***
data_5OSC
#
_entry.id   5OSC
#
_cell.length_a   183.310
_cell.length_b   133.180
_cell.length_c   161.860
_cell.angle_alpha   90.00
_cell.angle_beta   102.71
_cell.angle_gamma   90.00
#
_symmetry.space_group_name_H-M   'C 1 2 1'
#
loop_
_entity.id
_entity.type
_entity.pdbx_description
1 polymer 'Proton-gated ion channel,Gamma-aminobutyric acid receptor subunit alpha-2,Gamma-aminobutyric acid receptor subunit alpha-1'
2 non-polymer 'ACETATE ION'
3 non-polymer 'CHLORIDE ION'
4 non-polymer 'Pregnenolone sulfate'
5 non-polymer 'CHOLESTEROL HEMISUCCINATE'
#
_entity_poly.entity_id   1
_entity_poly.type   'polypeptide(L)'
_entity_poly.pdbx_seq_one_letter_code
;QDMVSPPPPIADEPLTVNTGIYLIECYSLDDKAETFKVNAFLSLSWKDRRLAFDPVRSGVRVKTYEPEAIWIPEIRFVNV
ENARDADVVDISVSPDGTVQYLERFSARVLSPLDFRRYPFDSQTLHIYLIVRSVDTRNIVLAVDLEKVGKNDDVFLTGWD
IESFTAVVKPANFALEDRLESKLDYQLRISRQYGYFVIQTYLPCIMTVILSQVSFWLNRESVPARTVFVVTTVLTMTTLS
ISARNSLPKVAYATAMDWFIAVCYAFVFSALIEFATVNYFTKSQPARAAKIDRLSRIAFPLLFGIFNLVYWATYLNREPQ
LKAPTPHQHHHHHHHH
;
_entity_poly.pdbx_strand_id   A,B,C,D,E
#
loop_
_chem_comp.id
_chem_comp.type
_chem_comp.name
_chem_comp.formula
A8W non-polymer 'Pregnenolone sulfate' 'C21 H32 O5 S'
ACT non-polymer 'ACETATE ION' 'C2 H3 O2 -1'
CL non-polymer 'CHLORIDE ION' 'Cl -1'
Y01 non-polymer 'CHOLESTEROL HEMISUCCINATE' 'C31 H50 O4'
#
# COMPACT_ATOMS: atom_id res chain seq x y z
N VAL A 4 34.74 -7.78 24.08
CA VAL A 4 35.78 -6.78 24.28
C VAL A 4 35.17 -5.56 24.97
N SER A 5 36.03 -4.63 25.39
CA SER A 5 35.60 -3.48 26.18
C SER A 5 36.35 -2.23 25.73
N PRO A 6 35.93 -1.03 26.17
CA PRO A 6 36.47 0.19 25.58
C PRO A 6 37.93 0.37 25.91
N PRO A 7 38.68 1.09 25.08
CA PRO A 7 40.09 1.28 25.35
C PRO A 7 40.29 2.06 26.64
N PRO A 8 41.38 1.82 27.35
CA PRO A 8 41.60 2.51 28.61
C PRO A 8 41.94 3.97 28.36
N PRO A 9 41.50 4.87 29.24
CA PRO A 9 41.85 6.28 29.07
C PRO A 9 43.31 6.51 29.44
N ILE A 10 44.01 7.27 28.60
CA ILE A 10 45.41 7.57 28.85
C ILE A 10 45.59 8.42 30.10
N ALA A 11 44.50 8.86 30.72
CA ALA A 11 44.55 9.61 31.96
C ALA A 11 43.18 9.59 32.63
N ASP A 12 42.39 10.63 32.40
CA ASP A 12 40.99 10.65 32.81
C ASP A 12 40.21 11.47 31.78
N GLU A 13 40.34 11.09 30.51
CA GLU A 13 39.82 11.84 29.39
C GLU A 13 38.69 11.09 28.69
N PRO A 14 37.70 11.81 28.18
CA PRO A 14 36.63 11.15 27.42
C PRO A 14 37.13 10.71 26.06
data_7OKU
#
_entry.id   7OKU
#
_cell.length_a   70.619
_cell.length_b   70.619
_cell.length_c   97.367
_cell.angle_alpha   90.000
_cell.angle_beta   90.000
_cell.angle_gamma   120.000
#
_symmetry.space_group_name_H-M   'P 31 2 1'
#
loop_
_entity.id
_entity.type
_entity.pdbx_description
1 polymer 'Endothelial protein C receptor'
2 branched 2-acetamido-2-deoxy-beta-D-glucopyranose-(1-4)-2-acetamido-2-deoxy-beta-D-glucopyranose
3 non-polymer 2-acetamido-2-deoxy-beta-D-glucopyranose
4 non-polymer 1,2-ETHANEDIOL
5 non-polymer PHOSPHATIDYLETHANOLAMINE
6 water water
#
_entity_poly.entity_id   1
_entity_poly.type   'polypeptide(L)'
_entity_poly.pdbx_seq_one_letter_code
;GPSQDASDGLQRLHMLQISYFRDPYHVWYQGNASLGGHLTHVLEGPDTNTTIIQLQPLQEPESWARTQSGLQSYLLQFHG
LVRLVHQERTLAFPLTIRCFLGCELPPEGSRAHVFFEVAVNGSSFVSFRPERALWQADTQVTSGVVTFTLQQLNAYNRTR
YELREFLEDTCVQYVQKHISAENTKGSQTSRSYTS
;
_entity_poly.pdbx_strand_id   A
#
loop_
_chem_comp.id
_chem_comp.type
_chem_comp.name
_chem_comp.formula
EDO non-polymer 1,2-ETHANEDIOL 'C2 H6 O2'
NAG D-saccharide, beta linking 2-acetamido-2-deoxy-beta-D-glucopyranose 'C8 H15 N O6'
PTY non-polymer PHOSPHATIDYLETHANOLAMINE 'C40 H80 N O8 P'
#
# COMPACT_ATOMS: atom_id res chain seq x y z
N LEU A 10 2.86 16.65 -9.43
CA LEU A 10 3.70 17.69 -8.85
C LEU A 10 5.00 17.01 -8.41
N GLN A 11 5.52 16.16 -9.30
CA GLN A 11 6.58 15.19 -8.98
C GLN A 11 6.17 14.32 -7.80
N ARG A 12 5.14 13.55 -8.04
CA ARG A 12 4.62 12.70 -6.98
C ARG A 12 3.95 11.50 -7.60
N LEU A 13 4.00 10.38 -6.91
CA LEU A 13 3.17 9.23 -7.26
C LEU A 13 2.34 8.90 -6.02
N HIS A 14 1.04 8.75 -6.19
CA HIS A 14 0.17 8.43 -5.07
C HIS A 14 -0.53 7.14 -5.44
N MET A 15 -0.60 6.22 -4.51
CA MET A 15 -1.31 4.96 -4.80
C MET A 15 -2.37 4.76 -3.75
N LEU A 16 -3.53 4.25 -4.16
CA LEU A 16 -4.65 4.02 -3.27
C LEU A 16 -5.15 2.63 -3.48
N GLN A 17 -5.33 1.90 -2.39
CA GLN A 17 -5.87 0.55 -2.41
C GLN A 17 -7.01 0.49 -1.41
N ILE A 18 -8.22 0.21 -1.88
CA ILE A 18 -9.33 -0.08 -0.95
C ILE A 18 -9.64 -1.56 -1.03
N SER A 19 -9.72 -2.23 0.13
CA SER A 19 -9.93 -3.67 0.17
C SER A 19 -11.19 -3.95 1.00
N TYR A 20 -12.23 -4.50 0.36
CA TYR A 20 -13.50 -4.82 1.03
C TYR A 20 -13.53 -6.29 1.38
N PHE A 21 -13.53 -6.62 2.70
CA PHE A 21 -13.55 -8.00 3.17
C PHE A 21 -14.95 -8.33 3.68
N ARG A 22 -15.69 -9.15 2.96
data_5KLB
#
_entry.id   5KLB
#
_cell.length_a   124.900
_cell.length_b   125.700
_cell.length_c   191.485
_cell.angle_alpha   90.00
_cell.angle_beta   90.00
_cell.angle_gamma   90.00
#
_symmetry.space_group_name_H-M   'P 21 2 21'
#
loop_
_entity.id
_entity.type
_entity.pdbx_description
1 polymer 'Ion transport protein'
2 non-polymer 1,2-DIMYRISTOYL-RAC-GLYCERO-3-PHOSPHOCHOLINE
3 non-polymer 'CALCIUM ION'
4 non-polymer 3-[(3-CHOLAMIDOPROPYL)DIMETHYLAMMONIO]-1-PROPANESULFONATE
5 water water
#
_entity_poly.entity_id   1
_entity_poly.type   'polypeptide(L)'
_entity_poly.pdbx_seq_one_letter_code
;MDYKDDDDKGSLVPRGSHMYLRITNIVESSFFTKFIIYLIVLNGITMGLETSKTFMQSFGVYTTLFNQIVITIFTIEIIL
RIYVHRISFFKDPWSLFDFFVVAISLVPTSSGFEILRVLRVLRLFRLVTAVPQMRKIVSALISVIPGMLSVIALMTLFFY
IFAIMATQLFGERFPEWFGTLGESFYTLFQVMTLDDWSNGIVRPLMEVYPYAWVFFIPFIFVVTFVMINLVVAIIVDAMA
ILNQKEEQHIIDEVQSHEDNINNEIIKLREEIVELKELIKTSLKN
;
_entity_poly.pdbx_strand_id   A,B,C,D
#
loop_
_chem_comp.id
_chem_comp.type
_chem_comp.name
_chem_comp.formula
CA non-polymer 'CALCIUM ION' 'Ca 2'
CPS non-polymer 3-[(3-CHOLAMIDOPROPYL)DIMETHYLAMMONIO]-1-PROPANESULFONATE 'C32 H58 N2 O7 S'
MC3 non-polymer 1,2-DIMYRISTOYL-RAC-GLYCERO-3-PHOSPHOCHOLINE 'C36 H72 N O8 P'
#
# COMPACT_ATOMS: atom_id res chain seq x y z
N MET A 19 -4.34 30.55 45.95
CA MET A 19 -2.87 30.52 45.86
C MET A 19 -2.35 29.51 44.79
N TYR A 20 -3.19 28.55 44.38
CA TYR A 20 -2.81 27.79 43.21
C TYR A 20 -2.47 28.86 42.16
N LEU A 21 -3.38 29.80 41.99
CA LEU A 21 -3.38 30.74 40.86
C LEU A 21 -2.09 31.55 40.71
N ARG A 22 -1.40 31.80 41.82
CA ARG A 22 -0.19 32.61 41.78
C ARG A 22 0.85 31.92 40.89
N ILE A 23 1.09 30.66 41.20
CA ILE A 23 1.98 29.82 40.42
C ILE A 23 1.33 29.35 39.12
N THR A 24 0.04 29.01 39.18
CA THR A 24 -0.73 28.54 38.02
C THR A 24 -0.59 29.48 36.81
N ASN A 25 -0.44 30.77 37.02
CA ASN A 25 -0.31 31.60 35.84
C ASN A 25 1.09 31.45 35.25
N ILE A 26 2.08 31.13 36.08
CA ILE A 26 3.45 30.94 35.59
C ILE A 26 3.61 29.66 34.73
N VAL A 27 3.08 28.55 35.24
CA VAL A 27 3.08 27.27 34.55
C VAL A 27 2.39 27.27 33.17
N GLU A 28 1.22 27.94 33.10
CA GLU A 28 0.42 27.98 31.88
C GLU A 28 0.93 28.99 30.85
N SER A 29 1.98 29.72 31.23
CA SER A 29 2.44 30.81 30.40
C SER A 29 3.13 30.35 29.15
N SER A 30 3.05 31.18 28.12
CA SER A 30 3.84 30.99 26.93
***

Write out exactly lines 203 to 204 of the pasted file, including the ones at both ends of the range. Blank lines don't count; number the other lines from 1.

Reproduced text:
CA MET A 19 -2.87 30.52 45.86
C MET A 19 -2.35 29.51 44.79